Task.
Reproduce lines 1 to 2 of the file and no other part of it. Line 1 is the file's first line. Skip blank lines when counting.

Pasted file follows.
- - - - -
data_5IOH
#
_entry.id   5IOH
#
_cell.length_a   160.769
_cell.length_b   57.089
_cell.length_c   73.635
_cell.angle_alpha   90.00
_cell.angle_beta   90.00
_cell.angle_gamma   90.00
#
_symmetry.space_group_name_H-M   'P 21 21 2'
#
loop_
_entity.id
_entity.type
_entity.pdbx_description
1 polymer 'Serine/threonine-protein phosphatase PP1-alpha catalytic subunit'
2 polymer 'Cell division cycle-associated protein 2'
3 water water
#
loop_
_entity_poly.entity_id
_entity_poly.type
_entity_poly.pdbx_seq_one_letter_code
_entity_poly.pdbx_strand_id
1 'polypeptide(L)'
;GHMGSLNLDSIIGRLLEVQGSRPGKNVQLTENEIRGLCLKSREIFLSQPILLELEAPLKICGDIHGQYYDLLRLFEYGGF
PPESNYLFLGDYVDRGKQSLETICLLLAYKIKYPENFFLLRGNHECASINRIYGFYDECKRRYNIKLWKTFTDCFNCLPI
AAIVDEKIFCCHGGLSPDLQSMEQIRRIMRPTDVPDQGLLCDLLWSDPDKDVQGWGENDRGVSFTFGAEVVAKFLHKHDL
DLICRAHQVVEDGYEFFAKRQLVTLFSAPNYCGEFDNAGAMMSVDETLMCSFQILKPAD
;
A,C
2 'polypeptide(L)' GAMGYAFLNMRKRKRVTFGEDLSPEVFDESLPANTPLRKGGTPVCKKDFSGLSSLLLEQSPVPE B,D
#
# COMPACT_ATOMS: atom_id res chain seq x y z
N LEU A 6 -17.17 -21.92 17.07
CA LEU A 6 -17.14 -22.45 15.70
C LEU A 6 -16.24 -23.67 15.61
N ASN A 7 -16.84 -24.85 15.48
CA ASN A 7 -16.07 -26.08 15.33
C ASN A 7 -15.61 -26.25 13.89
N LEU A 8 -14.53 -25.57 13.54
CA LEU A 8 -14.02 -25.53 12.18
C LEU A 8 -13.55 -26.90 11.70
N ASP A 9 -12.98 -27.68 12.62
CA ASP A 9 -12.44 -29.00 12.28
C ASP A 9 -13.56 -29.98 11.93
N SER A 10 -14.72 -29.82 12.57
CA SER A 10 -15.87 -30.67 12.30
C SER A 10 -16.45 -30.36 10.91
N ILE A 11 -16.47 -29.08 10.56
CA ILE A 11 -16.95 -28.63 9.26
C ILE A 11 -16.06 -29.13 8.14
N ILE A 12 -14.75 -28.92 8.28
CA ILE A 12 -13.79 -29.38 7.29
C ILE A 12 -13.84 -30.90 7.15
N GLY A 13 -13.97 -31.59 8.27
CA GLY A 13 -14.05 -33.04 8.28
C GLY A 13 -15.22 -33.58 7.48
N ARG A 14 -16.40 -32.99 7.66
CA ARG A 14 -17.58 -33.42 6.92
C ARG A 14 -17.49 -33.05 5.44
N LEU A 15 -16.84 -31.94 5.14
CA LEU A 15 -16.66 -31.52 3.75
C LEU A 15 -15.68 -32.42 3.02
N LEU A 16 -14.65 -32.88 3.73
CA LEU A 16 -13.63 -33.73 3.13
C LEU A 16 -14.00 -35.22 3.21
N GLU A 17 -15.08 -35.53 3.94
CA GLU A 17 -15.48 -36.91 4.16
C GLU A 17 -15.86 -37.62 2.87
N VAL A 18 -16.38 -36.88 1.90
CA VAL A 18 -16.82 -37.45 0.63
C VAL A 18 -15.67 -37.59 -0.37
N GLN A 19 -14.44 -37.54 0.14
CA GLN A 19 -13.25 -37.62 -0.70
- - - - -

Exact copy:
data_5IOH
#